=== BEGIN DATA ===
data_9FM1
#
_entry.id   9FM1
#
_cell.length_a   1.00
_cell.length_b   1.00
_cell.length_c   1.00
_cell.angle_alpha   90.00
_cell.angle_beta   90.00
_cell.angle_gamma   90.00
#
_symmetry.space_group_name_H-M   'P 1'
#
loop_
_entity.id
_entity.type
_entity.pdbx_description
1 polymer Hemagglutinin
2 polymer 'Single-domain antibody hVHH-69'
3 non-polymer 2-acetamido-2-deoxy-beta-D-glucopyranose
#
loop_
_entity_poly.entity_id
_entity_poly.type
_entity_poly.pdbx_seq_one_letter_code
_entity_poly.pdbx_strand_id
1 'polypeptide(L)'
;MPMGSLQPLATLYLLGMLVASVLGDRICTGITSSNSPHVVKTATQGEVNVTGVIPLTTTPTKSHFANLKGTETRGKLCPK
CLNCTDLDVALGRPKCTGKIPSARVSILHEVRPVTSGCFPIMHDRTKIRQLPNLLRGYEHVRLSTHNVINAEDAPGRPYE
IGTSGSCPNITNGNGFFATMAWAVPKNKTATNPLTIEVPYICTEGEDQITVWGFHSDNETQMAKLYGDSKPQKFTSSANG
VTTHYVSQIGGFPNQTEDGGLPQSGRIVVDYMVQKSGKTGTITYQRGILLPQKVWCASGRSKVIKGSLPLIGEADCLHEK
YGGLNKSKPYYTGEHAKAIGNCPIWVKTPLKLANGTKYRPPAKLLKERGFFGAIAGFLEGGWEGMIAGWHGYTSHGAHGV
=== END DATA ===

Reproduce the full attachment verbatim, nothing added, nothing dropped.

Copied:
data_9FM1
#
_entry.id   9FM1
#
_cell.length_a   1.00
_cell.length_b   1.00
_cell.length_c   1.00
_cell.angle_alpha   90.00
_cell.angle_beta   90.00
_cell.angle_gamma   90.00
#
_symmetry.space_group_name_H-M   'P 1'
#
loop_
_entity.id
_entity.type
_entity.pdbx_description
1 polymer Hemagglutinin
2 polymer 'Single-domain antibody hVHH-69'
3 non-polymer 2-acetamido-2-deoxy-beta-D-glucopyranose
#
loop_
_entity_poly.entity_id
_entity_poly.type
_entity_poly.pdbx_seq_one_letter_code
_entity_poly.pdbx_strand_id
1 'polypeptide(L)'
;MPMGSLQPLATLYLLGMLVASVLGDRICTGITSSNSPHVVKTATQGEVNVTGVIPLTTTPTKSHFANLKGTETRGKLCPK
CLNCTDLDVALGRPKCTGKIPSARVSILHEVRPVTSGCFPIMHDRTKIRQLPNLLRGYEHVRLSTHNVINAEDAPGRPYE
IGTSGSCPNITNGNGFFATMAWAVPKNKTATNPLTIEVPYICTEGEDQITVWGFHSDNETQMAKLYGDSKPQKFTSSANG
VTTHYVSQIGGFPNQTEDGGLPQSGRIVVDYMVQKSGKTGTITYQRGILLPQKVWCASGRSKVIKGSLPLIGEADCLHEK
YGGLNKSKPYYTGEHAKAIGNCPIWVKTPLKLANGTKYRPPAKLLKERGFFGAIAGFLEGGWEGMIAGWHGYTSHGAHGV